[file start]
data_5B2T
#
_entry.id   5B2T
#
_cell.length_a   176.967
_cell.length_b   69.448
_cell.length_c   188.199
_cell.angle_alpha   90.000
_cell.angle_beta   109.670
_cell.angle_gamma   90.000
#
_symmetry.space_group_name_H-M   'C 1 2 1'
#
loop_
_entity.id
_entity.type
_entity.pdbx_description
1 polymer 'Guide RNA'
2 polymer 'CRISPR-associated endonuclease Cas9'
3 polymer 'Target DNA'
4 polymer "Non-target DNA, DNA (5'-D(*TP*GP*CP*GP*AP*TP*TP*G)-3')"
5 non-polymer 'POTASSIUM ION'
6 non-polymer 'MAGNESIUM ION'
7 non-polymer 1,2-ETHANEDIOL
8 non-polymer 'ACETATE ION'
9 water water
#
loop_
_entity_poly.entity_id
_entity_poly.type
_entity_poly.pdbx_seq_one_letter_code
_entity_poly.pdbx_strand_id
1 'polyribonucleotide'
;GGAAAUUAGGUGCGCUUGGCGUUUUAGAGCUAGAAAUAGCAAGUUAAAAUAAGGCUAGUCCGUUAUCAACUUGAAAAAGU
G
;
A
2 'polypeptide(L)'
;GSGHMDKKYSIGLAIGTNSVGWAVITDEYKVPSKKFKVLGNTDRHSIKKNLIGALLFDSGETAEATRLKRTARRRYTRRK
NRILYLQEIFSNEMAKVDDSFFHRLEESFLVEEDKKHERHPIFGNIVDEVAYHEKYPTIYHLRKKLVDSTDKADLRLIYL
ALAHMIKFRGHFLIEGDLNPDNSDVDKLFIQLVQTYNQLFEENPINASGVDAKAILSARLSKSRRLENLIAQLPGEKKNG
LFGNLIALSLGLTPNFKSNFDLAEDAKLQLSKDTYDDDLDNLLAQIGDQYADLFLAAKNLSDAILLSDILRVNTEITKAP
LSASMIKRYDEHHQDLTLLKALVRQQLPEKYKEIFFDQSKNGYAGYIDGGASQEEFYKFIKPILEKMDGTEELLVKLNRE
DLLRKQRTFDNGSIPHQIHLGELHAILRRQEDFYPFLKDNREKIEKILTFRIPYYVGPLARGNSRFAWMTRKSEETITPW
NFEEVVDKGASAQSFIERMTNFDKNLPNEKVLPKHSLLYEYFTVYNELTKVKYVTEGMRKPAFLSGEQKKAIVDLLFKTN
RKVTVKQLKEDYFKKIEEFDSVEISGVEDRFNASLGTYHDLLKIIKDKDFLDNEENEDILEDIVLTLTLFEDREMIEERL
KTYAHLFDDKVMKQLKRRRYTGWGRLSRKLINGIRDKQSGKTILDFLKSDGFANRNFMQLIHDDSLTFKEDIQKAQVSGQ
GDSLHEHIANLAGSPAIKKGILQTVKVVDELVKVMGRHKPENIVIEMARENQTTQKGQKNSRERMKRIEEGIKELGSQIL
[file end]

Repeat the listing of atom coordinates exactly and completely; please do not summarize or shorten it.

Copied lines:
data_5B2T
#
_entry.id   5B2T
#
_cell.length_a   176.967
_cell.length_b   69.448
_cell.length_c   188.199
_cell.angle_alpha   90.000
_cell.angle_beta   109.670
_cell.angle_gamma   90.000
#
_symmetry.space_group_name_H-M   'C 1 2 1'
#
loop_
_entity.id
_entity.type
_entity.pdbx_description
1 polymer 'Guide RNA'
2 polymer 'CRISPR-associated endonuclease Cas9'
3 polymer 'Target DNA'
4 polymer "Non-target DNA, DNA (5'-D(*TP*GP*CP*GP*AP*TP*TP*G)-3')"
5 non-polymer 'POTASSIUM ION'
6 non-polymer 'MAGNESIUM ION'
7 non-polymer 1,2-ETHANEDIOL
8 non-polymer 'ACETATE ION'
9 water water
#
loop_
_entity_poly.entity_id
_entity_poly.type
_entity_poly.pdbx_seq_one_letter_code
_entity_poly.pdbx_strand_id
1 'polyribonucleotide'
;GGAAAUUAGGUGCGCUUGGCGUUUUAGAGCUAGAAAUAGCAAGUUAAAAUAAGGCUAGUCCGUUAUCAACUUGAAAAAGU
G
;
A
2 'polypeptide(L)'
;GSGHMDKKYSIGLAIGTNSVGWAVITDEYKVPSKKFKVLGNTDRHSIKKNLIGALLFDSGETAEATRLKRTARRRYTRRK
NRILYLQEIFSNEMAKVDDSFFHRLEESFLVEEDKKHERHPIFGNIVDEVAYHEKYPTIYHLRKKLVDSTDKADLRLIYL
ALAHMIKFRGHFLIEGDLNPDNSDVDKLFIQLVQTYNQLFEENPINASGVDAKAILSARLSKSRRLENLIAQLPGEKKNG
LFGNLIALSLGLTPNFKSNFDLAEDAKLQLSKDTYDDDLDNLLAQIGDQYADLFLAAKNLSDAILLSDILRVNTEITKAP
LSASMIKRYDEHHQDLTLLKALVRQQLPEKYKEIFFDQSKNGYAGYIDGGASQEEFYKFIKPILEKMDGTEELLVKLNRE
DLLRKQRTFDNGSIPHQIHLGELHAILRRQEDFYPFLKDNREKIEKILTFRIPYYVGPLARGNSRFAWMTRKSEETITPW
NFEEVVDKGASAQSFIERMTNFDKNLPNEKVLPKHSLLYEYFTVYNELTKVKYVTEGMRKPAFLSGEQKKAIVDLLFKTN
RKVTVKQLKEDYFKKIEEFDSVEISGVEDRFNASLGTYHDLLKIIKDKDFLDNEENEDILEDIVLTLTLFEDREMIEERL
KTYAHLFDDKVMKQLKRRRYTGWGRLSRKLINGIRDKQSGKTILDFLKSDGFANRNFMQLIHDDSLTFKEDIQKAQVSGQ
GDSLHEHIANLAGSPAIKKGILQTVKVVDELVKVMGRHKPENIVIEMARENQTTQKGQKNSRERMKRIEEGIKELGSQIL